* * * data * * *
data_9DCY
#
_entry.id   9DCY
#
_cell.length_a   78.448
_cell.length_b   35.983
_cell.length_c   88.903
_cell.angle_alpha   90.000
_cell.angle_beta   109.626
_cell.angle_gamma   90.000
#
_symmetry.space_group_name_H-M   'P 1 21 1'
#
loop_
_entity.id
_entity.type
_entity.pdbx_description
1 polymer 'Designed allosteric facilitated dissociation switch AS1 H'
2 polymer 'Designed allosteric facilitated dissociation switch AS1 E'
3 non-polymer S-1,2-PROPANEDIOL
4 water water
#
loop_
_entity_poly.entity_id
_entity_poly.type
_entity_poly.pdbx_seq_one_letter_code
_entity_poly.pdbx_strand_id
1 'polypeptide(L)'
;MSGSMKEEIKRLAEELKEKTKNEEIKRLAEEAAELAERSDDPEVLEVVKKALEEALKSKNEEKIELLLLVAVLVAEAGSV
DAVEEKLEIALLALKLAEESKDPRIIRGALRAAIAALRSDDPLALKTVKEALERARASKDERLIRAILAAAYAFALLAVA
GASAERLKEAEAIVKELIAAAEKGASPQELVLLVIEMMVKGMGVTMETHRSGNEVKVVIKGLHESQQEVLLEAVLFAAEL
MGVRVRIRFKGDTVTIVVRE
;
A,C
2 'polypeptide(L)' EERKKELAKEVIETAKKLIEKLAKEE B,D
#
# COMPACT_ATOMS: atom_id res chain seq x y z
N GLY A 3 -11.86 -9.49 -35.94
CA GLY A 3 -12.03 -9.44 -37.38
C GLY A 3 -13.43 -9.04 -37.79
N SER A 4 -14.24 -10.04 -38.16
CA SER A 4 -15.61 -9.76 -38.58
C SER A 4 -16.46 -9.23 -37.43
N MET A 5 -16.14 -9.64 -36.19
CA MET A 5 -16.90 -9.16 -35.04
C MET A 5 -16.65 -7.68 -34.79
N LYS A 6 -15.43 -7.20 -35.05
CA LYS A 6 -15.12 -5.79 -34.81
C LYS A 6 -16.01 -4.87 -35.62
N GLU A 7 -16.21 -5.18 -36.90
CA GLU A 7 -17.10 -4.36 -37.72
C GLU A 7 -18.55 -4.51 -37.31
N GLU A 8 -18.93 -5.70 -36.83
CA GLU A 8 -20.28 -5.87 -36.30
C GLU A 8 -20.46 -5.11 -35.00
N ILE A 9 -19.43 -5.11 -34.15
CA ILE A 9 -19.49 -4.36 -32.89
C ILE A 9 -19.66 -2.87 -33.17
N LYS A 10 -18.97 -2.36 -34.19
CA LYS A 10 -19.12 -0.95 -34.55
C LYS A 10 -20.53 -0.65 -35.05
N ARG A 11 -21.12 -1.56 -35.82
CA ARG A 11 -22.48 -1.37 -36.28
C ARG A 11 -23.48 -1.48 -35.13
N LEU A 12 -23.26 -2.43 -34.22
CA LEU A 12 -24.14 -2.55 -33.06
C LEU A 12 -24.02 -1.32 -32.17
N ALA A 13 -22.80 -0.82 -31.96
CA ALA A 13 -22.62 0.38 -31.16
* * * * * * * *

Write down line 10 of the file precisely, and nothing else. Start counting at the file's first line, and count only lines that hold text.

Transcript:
_cell.angle_gamma   90.000